Talk:Tea Party movement/Archive 3

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This is the talk page of an article titled "Tea Party Movement" that was later merged with "Tea Party" and moved to "Tea Party movement". Archive 1 is the prior article "Tea Party", archive 2 its talk page, and archive 4 its second talk page, started after the move was performed.


(CC) Photo: Sage Ross
Tea party protest in Hartford CT.
(CC) Photo: Sage Ross
Tea party protest in Hartford CT.

Howard, are either of these useful for you? Chris Day 16:11, 12 February 2010 (UTC)

Chris, good question. Certainly, they show real protests, but I would like other opinions if featuring such images gets away from neutrality. This isn't to say that the Tea Party Movement isn't largely a protest group, but should we be presenting such images for every protest group? I honestly don't know.
There aren't policy papers or headquarters to show. --Howard C. Berkowitz 03:00, 13 February 2010 (UTC)
I see what you mean. I guess I think of it as a protest movement and certainly it is closely related to their origins. I didn't really think of that as a slur, but if you think that lacks neutrality then better safe than sorry. Chris Day 03:22, 13 February 2010 (UTC)
Well, I'm trying to err on the side of neutrality, not being a Tea Party supporter -- not that I'm terribly happy with either of the U.S. political parties. Your pictures are quite even-handed; I've seen some from the news media that zero in on the generally accepted lunatic fringe.
As far as "protest movement" — the reality is that they are trying to figure out what they are. Protest alone just can go so far, without programs. There were massive protests in the Civil Rights Movement, but they were usually associated with actionable goals. Of course, this is a very young movement, and, while some is absolutely spontaneous and genuine, there are also political and commercial interests involved.Howard C. Berkowitz 03:53, 13 February 2010 (UTC)

Tea Party - duplicate page

I have moved the duplicate page "Tea Party" to Talk:Tea Party Movement/Archive 1 Archive 1 an its talk page to Talk:Tea Party Movement/Archive 2 Archive 2. Some material may be useful for merging with this page.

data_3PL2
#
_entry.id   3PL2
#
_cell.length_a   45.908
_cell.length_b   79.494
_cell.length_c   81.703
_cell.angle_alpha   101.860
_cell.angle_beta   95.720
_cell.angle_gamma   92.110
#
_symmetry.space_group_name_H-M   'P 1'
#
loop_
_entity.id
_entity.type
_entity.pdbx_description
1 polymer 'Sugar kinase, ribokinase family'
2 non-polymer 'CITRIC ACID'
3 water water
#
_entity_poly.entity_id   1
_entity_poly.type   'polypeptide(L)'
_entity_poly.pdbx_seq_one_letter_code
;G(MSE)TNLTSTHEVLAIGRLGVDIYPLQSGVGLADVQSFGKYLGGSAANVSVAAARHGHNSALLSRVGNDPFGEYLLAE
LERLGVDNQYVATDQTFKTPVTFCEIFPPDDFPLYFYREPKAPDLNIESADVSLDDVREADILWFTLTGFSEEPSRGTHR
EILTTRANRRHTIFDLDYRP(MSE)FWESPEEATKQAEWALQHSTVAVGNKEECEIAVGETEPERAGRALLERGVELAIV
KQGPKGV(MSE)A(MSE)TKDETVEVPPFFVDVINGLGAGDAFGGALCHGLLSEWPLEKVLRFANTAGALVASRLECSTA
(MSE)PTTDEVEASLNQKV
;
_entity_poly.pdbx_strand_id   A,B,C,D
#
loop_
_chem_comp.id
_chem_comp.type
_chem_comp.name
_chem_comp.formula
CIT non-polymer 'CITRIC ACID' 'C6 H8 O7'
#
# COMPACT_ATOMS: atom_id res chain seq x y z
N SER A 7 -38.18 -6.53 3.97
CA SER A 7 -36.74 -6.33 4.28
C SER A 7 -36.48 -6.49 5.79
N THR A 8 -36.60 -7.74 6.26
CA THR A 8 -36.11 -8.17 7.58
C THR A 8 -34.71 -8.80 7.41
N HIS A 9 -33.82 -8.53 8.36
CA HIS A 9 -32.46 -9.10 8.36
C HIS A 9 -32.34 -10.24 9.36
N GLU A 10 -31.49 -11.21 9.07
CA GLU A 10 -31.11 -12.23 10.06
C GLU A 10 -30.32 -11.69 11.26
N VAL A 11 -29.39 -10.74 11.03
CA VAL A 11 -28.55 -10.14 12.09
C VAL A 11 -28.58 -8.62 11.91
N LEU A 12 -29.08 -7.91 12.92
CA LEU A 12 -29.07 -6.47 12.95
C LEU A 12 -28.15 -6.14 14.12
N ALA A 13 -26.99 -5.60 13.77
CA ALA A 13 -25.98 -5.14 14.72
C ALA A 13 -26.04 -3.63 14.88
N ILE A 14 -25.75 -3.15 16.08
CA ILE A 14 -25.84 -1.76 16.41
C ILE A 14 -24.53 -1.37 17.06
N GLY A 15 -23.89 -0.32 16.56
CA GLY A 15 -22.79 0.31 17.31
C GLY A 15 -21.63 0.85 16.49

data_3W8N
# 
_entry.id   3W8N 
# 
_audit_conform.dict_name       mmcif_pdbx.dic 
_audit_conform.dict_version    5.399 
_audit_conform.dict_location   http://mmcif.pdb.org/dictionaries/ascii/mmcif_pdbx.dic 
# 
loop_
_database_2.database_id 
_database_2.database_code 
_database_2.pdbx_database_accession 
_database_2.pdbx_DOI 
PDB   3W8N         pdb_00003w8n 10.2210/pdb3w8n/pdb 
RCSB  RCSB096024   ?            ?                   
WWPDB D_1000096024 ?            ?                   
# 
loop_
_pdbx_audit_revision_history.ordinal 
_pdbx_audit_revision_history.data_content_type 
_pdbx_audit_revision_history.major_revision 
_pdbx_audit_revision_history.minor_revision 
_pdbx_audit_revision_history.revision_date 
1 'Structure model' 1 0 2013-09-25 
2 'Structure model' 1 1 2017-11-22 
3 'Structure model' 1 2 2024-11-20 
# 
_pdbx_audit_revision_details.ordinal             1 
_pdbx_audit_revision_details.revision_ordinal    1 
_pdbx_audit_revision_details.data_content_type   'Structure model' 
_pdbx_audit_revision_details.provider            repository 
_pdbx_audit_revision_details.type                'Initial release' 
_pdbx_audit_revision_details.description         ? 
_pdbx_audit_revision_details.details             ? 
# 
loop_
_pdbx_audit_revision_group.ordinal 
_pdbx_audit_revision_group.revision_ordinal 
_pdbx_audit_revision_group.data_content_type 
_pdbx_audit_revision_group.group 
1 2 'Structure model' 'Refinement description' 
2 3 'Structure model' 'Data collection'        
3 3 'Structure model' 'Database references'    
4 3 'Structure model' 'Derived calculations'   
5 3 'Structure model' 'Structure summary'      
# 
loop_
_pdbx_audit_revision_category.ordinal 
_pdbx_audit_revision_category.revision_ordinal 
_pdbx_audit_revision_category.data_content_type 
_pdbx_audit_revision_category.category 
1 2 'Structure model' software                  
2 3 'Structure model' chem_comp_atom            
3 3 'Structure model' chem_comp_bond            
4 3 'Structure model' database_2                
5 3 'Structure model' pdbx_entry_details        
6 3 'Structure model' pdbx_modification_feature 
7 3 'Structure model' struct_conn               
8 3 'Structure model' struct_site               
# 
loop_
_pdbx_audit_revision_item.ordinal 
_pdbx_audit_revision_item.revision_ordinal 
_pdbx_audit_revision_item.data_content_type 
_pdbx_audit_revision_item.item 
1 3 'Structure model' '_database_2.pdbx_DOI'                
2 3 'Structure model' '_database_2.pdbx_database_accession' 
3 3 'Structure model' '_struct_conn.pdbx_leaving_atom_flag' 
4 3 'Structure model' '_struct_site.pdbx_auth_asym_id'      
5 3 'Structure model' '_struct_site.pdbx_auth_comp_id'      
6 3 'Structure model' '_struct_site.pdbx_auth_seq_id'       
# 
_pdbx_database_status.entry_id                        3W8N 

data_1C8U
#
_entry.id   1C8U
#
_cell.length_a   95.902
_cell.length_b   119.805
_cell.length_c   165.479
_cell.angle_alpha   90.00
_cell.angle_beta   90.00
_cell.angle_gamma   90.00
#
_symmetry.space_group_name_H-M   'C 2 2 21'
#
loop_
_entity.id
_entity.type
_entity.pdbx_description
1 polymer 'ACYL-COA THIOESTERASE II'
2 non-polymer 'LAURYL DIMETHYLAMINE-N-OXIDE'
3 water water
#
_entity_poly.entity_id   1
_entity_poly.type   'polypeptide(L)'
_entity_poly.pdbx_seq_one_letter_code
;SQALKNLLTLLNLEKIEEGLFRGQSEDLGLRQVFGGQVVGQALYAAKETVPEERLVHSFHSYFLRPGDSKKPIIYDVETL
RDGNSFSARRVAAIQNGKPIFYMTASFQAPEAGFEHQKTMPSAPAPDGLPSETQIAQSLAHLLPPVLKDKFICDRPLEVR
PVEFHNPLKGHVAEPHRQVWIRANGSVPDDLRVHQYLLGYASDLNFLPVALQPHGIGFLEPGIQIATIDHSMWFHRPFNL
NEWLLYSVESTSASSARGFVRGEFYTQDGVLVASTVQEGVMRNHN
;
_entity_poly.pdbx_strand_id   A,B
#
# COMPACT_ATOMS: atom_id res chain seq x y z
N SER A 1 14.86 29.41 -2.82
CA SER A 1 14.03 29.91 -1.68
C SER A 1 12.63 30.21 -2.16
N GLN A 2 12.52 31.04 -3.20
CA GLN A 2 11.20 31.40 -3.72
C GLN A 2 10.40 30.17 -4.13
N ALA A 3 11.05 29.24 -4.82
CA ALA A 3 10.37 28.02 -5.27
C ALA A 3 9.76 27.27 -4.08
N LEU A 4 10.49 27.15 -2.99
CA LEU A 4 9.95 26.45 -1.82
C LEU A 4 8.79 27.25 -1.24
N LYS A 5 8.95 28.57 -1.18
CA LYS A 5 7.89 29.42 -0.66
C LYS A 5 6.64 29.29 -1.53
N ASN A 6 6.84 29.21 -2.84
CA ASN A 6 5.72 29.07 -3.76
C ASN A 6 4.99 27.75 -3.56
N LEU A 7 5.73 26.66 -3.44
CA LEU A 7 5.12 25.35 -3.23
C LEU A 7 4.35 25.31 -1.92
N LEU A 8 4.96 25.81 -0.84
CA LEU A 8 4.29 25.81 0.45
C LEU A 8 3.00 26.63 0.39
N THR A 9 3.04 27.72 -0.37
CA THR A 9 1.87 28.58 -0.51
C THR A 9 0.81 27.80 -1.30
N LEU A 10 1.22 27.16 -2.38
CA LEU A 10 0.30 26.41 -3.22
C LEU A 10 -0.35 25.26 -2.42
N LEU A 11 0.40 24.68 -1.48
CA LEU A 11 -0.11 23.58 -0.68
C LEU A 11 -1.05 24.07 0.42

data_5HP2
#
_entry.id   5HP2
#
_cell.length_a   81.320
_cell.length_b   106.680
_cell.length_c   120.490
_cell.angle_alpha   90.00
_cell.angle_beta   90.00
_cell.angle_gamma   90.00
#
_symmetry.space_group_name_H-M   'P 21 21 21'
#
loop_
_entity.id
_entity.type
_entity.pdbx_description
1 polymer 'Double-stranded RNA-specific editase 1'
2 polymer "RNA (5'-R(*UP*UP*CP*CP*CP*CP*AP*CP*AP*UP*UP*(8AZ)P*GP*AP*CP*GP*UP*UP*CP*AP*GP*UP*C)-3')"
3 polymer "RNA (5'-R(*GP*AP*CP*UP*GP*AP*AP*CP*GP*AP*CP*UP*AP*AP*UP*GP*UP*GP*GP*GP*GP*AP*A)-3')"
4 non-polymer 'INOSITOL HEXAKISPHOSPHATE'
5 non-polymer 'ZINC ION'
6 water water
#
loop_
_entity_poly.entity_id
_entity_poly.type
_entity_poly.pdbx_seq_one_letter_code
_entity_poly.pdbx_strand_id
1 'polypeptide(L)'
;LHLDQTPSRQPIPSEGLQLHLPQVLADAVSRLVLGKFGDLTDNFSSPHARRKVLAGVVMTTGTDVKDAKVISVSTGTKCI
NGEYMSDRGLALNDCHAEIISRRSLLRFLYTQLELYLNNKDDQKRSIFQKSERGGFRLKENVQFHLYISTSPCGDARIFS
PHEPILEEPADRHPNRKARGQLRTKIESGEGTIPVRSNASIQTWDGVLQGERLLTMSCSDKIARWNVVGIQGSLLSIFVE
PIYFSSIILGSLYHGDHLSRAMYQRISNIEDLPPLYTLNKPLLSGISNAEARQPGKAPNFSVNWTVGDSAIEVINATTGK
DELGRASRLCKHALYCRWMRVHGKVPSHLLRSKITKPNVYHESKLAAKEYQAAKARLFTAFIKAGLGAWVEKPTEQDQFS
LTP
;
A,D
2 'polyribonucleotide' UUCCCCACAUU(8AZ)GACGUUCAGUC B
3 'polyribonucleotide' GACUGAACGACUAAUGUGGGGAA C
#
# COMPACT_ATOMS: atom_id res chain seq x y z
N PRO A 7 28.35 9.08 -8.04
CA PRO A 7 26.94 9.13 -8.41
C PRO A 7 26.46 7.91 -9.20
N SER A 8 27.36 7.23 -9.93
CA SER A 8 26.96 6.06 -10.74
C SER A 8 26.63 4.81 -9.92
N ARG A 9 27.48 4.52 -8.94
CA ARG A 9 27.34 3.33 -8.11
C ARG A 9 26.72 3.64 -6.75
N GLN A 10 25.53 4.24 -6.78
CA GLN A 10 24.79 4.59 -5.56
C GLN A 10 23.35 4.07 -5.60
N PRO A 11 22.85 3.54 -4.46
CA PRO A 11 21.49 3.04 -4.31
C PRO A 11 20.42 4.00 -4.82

By the way: Shouldn't this page be moved to Tea Party movement?

--Peter Schmitt 16:53, 1 October 2010 (UTC)

As a Politics Editor, who happened to write much of this article, I had no prior knowledge that the "Tea Party" page was to be moved, and was discussing merger with its principal author -- but had in no way determined that the merge was to be made. I have asked for reversion of the changes while the Author-Editor discussion continues.
No, I do not believe it should be lower-case movement, any more than there should be an entry for U.S. Republican party. One of the matters in active discussion is whether the Tea Party Movement meets the criteria for political party. If it did, it clearly would be a proper name. My general experience in both political science literature and U.S. news media is that upper-case M is more widely used. Howard C. Berkowitz 18:55, 1 October 2010 (UTC)

Yes, Peter, clearly it has to be lower case. I will move it now (as a Politics editor). Martin Baldwin-Edwards 10:15, 2 October 2010 (UTC) Post Script: since there is already a page of the correct name, it cannot be moved. i will ask the Constabulary to do it (by deleting the other page history). Martin Baldwin-Edwards 10:26, 2 October 2010 (UTC)

Also as a Politics Editor, and one perhaps a bit more familiar with American English naming, I object to moving this to Tea Party. Get a third politics editor.
I am most honored that you have come to help, in the truly difficult content aspects of this controversial article where even Mary and I seem to be working together. Howard C. Berkowitz 11:57, 2 October 2010 (UTC)
Nobody suggested moving to "Tea Party", but only to "Tea Party movement".
Thank you, Mary, for considering me as fair (on the other talk page). In fact, I do believe that what I did yesterday was not unfair, either.
As already said by others, I did not make any changes to content (well, I had made an edit the day before to indicate clearly the meaning of the numbers) but only made some moves (in accordance with the title you agreed upon) to clean up the organisation of the pages concerned. (I am sorry if this caused some -- not intended -- confusion, but I still think that they were the correct action to be taken because they serve to keep the issue at one place. Unfortunately, Howard has reopened the "other" talk page adding to a possible confusion.) These moves do not influence (in any way) how and what to merge, but it seems that Howard considers them as infringement of his Editorial authority.
--Peter Schmitt 12:35, 2 October 2010 (UTC)
Yes, I support your actions, Peter. That is why I commented here, as an independent Politics Editor (ie not one who has contributed to the page). Martin Baldwin-Edwards 12:44, 2 October 2010 (UTC)
Another Politics Editor may be providing an opinion in the near future. Please do not move anything anywhere; please do not unilaterally rename. Howard C. Berkowitz 13:05, 2 October 2010 (UTC)

This was just bluff, because nobody supports your position. You are a minority of one, as usual in these things. Martin Baldwin-Edwards 21:50, 3 October 2010 (UTC)